Syrian President Bashir al-Assad is isolated on the world stage. But now he's offering the West military cooperation in the fight against "Islamic State," painting himself as a guarantor of stability.
When the Arab Spring unfolded in Syria, it appeared that the Syrian president's fate was sealed. The heads of state of other Arab countries had fallen one by one: Ben Ali fled, Mubarak was ousted, Gadhafi was murdered. Things weren't looking good for Bashar al-Assad in the autumn of 2011. Thousands of Syrians were protesting against their president, fighting his regime with all they had.
But Assad refused to be chased away. He issued continual warnings against the "Islamist terrorists" in his country, and clamped down brutally on his own people.
The march of the Islamists
Three years and more than 190,000 deaths later, Assad's warning looks more and more like the truth. Militants of the "Islamic State" group are advancing across the country, fighting mercilessly for a religious state. They murder anyone who stands in their way. The Islamic extremists, supported by thousands of volunteer fighters from the Arab world and Europe, have taken hold of large areas of both Syria and Iraq. In the beginning, they mainly fought against Syrian rebels, strengthening the regime in Damascus. Now, the militants are also targeting Syria's government troops. The United States, as well as many European and Arab governments, sees the caliphate as a provocation.
Islamic State has given Syria and the West a common enemy - something that could play into the hands of the government in Damascus, said Syria expert Petra Becker of the German Institute for International and Security Affairs in Berlin. "From the very beginning, Assad denounced the revolution - which was actually about democracy and human rights - as an insurgency of Salafist jihadists," Becker said.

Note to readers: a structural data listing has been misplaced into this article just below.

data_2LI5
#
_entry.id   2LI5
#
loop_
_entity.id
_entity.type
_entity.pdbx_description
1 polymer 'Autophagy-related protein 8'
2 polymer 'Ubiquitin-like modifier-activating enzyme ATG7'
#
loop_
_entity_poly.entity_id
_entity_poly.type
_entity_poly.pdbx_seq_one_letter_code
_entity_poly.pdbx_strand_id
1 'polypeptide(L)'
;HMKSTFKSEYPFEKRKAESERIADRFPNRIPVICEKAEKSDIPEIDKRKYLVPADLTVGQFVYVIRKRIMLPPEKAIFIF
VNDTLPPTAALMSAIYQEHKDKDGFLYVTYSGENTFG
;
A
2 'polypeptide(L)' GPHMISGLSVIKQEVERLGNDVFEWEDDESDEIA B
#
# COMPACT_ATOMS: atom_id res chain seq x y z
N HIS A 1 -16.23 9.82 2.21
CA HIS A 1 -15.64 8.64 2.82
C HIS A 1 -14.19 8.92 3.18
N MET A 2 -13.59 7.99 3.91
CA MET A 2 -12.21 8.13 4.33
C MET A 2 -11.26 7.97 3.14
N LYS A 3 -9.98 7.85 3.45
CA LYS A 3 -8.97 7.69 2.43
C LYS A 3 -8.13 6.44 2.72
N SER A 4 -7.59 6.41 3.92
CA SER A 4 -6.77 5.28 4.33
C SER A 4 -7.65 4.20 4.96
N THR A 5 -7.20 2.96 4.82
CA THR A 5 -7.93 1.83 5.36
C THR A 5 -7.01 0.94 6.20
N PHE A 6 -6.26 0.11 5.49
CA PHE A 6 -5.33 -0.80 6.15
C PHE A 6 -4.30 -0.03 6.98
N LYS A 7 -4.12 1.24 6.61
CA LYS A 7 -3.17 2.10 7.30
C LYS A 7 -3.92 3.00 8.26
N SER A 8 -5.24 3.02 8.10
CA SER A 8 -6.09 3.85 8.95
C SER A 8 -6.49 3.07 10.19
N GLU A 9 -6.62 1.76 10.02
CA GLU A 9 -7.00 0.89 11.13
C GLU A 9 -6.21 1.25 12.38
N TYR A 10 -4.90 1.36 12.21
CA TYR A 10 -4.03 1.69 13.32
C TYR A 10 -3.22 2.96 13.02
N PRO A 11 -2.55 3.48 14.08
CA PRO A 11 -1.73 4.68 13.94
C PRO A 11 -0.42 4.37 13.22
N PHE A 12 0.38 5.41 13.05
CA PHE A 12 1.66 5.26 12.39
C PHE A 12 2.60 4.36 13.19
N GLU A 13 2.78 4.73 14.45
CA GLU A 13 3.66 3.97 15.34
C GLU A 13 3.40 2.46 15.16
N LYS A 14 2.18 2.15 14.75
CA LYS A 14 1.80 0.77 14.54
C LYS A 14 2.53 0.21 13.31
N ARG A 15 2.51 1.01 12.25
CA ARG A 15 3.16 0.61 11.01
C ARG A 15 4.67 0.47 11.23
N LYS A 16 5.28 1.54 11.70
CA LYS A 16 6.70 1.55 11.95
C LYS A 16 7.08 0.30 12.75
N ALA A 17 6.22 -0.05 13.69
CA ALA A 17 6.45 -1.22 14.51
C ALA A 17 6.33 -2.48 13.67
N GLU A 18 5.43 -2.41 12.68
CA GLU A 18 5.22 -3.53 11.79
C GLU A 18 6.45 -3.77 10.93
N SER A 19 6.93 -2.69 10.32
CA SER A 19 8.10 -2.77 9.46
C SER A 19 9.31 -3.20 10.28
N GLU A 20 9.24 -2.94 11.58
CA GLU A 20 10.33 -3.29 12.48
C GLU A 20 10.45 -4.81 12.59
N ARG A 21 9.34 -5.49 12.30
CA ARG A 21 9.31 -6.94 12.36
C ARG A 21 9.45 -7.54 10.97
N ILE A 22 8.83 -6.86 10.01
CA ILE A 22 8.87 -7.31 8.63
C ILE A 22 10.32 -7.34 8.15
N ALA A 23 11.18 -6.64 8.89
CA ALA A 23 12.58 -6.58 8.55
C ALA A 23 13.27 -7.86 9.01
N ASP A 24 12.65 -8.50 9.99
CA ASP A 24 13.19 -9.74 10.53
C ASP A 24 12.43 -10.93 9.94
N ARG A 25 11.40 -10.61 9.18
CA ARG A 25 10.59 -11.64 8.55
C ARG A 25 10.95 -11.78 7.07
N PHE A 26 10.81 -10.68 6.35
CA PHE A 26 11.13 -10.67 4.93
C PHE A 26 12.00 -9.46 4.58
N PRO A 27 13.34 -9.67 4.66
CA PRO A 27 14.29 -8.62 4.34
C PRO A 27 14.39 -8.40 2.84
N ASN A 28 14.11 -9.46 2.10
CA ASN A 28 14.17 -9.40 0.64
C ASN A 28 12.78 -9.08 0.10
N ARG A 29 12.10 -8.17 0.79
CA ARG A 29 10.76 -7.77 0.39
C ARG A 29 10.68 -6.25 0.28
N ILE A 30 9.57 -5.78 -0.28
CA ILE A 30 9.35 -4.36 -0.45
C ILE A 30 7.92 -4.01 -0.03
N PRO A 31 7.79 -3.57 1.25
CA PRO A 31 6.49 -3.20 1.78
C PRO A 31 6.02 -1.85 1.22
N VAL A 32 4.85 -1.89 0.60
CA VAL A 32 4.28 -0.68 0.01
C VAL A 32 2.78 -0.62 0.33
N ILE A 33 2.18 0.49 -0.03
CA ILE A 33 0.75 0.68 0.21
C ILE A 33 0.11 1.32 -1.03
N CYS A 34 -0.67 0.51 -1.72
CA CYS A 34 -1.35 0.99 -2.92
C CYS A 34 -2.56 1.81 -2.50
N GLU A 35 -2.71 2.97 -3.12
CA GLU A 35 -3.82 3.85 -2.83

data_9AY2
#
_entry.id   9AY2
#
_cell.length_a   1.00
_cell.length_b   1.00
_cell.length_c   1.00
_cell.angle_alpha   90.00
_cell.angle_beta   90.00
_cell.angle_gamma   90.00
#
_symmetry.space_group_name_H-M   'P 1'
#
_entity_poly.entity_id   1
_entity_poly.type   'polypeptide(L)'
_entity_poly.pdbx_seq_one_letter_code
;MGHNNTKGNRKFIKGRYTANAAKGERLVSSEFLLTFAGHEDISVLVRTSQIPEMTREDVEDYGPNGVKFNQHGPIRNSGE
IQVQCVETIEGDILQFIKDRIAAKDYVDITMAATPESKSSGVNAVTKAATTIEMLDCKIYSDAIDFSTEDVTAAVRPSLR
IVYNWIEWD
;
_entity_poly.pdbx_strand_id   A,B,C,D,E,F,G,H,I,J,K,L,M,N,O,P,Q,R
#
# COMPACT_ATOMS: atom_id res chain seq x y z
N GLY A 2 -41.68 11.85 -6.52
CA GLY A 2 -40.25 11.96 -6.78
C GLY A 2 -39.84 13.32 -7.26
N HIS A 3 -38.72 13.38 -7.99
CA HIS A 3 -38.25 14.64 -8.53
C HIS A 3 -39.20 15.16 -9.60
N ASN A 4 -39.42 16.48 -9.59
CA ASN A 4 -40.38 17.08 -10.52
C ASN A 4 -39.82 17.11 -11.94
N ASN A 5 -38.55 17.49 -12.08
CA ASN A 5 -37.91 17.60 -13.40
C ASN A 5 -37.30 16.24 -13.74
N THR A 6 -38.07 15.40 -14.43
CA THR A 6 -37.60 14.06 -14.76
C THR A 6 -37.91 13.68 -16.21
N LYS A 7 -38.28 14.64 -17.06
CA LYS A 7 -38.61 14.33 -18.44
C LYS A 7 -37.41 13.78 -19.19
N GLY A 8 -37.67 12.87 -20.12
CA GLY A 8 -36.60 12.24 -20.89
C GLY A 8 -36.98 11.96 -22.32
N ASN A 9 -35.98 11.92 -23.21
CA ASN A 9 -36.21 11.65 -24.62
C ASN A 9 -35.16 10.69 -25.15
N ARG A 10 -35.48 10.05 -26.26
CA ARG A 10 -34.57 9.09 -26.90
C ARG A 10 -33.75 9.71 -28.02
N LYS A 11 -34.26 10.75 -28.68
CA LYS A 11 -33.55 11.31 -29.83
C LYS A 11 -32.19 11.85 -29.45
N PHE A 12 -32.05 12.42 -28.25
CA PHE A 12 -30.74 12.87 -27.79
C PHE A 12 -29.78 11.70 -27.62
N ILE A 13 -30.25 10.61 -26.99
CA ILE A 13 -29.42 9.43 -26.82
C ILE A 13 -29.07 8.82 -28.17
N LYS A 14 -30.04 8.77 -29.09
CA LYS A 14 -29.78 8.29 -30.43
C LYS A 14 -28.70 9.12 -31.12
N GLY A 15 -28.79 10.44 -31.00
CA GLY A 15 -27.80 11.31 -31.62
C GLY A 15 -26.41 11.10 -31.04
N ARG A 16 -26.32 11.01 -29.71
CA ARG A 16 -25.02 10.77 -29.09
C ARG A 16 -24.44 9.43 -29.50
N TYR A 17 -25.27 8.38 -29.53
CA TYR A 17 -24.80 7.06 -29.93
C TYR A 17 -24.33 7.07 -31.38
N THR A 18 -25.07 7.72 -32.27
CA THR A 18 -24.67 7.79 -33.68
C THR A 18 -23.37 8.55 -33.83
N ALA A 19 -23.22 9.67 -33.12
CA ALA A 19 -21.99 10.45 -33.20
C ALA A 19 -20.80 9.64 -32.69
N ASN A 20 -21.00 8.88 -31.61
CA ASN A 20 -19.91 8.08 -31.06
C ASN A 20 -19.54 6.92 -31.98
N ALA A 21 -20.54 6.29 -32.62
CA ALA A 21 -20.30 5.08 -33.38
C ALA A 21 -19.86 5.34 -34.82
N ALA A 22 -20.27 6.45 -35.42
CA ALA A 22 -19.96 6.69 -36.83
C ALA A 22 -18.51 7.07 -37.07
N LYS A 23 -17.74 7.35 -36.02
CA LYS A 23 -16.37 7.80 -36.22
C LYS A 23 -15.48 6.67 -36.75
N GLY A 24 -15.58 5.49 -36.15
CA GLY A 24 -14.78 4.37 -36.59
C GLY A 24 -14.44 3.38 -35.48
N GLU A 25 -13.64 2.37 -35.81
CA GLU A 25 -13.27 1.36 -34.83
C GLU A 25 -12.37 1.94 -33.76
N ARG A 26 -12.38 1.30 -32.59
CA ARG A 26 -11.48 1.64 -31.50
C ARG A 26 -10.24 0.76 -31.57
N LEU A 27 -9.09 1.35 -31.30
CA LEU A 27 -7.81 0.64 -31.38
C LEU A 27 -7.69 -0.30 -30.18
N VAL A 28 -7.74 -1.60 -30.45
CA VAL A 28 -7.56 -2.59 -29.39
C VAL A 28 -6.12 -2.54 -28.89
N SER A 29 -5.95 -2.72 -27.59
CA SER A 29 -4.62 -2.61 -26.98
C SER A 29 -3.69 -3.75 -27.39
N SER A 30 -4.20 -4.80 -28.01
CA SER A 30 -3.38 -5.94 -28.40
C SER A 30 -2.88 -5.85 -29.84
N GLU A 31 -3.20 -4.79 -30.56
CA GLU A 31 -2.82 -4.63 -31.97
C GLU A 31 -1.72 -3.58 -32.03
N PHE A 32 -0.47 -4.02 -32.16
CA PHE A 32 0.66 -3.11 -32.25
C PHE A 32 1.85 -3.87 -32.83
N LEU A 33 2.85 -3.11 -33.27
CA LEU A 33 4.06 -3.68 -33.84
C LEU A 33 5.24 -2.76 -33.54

At the same time, Becker added, Assad granted amnesty to a number of imprisoned jihadists at the start of the uprising, in the knowledge that they would try to establish terror cells in Syria: "He stood back and watched as jihadists spread across the country. He did everything he could to radicalize the forces at play in the revolution in order to support his narrative."
Secret torture methods
Against the backdrop of the brutal terrorist methods the "Islamic State" uses and celebrates in the media, the torture methods used by the Syrian regime appear less drastic. The Syrian government also does all it can to keep such things shrouded in secrecy. But with the capture of the strategically important air base in Tabqa in the northern province of Raqqa, "Islamic State" has turned into a problem that is larger than the government expected. Not even Assad himself likely could have predicted such resistance.
And yet his strategy appears to be working. The fear-inducing enemy in his own country could help Assad to break through his international isolation. "This is the moment for Assad to capitalize on his past policy," said Becker. "If he can manage to convince Western states to accept him as a partner in the war against terror, he will have secured his power for the years to come." Syrian Foreign Minister Walid Muallem has already floated the idea of a cooperation between Damascus and the United States. "Geographically and strategically, Syria is at the center of an international coalition against Islamic State," Muallem said. "Any states who seriously want to fight this terror should side with us."
The lesser evil?
On Tuesday, the US military began surveillance flights over Syria in preparation for possible air strikes. American broadcaster NBC reported that surveillance drones are being used to prepare attacks against the terrorist group on Syrian territory. Political leaders in Washington denied that the government was cooperating with Damascus. They say they don't want to strengthen the position of a dictator.
But given what's known about the terrorists of "Islamic State," Assad could look like the lesser evil in the eyes of many in the West, even though he ordered the oppression and killing of his own people.